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Borrowing from birds, experts reduce search times for novel high-entropy alloys to seconds

DOE/Ames Laboratory

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IMAGE: Computational materials scientists at Ames Laboratory developed an evolutionary algorithm, using a hybrid version of a computer program called Cuckoo Search (CS), which mimics the brood parasite behavior of cuckoo... view more 

Credit: U.S. Department of Energy, Ames Laboratory

Computational materials science experts at the U.S. Department of Energy's Ames Laboratory enhanced an algorithm that borrows its approach from the nesting habits of cuckoo birds, reducing the search time for new high-tech alloys from weeks to mere seconds.

The scientists are investigating a type of alloys called high-entropy alloys, a novel class of materials that are highly sought after for a host of unusual and potentially beneficial properties. They are lightweight in relation to their strength, fracture-resistant, highly corrosion and oxidation resistant, and stand up well in high-temperature and high-pressure environments -- making them attractive materials for aerospace industry, space exploration, nuclear energy, and defense applications.

While the promise of these materials is great, they present major difficulties to scientists attempting to search for and customize them for use in technologies. Because these alloys are constructed of five or more different elements, they are expensive and difficult to develop and search experimentally, making an Edison-like approach a nonstarter. With so many ingredients, and so many different ways to construct them, there are nearly endless permutations of recipes for their design. Among literally billions of options, how do researchers narrow their search to a few excellent potential candidates for an application?

The answer in this case is an evolutionary algorithm, using a hybrid version of a computer program developed ten years ago, called Cuckoo Search (CS). Cuckoo birds are brood parasites, laying their eggs in the nest of a host bird such that they end up rearing the bigger, stronger cuckoo chick as one of its own.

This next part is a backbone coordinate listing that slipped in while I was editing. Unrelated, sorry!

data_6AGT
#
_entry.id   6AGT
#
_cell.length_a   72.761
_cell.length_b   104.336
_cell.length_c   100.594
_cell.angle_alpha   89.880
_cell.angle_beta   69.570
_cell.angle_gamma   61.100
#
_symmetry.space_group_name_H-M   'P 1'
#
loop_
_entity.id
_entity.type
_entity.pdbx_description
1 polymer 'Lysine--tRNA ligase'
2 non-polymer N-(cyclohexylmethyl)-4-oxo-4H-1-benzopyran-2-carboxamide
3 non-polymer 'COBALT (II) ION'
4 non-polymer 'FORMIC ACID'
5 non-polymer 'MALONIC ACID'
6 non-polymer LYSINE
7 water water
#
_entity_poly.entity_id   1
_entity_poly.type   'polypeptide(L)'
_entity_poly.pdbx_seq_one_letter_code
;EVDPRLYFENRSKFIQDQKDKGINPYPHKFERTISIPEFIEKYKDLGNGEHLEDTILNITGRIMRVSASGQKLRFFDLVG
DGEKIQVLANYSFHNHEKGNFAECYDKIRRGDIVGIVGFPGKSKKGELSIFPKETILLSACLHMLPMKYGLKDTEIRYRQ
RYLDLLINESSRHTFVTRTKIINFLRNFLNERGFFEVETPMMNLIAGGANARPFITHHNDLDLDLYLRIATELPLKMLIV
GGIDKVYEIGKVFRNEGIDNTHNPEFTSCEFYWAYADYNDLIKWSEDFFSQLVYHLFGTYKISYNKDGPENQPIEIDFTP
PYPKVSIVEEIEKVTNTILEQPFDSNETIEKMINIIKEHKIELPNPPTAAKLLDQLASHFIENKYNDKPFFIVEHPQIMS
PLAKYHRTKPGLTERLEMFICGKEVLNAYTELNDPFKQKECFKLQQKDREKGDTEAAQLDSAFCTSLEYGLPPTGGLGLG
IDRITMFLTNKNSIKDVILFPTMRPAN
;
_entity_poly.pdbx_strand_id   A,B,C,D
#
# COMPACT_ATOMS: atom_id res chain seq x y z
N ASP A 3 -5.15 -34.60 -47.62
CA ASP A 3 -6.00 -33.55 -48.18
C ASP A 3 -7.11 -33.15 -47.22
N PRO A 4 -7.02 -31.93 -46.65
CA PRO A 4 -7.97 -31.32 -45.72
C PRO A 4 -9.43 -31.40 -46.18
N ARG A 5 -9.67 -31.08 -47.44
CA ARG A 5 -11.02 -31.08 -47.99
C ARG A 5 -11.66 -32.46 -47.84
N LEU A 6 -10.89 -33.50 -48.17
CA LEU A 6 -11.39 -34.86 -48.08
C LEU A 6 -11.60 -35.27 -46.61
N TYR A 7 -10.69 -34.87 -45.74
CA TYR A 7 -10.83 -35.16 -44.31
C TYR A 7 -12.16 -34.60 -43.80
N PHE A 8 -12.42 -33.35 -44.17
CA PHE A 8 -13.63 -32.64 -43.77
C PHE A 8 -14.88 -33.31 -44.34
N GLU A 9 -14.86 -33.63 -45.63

"This 'survival of the fittest' strategy from the behavior of birds is the idea behind Cuckoo Search," said Duane Johnson, a computational materials scientist at Ames Laboratory. Each egg represents a possible solution, competing to be the best solution in any given nest in a fixed number of possible nests. The best solution of each nest competes against other nests, until the best solution is found.

The Ames Laboratory team put a twist on the Cuckoo Search, which greatly speeded up the process of locating ideal alloys or the best "egg" within a huge number of possibilities. The original CS takes advantage of a mathematical concept called Lévy flight, which computational theorists use to their advantage in searching extremely large data sets. But, while this method works for large data sets, the Ames Lab team found that pairing another mathematical concept, a Monte Carlo algorithm, with Lévy flight, greatly reduced the time to achieving optimal candidates for high-entropy alloys, providing optimal models almost on the fly.

"With the model-building bottleneck eliminated, computational design can be performed that is currently impractical, said Johnson, "As our hybrid CS is problem-agnostic, it offers application in optimization in many diverse fields."

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The research is further discussed in the paper "Accelerating computational modeling and design of high-entropy alloys," authored by Rahul Singh, Aayush Sharma, Prashant Singh, Ganesh Balasubramanian, and Duane D. Johnson; and published in Nature Computational Science.

Ames Laboratory is a U.S. Department of Energy Office of Science National Laboratory operated by Iowa State University. Ames Laboratory creates innovative materials, technologies and energy solutions. We use our expertise, unique capabilities and interdisciplinary collaborations to solve global problems.

Ames Laboratory is supported by the Office of Science of the U.S. Department of Energy. The Office of Science is the single largest supporter of basic research in the physical sciences in the United States, and is working to address some of the most pressing challenges of our time. For more information, please visit https://energy.gov/science.

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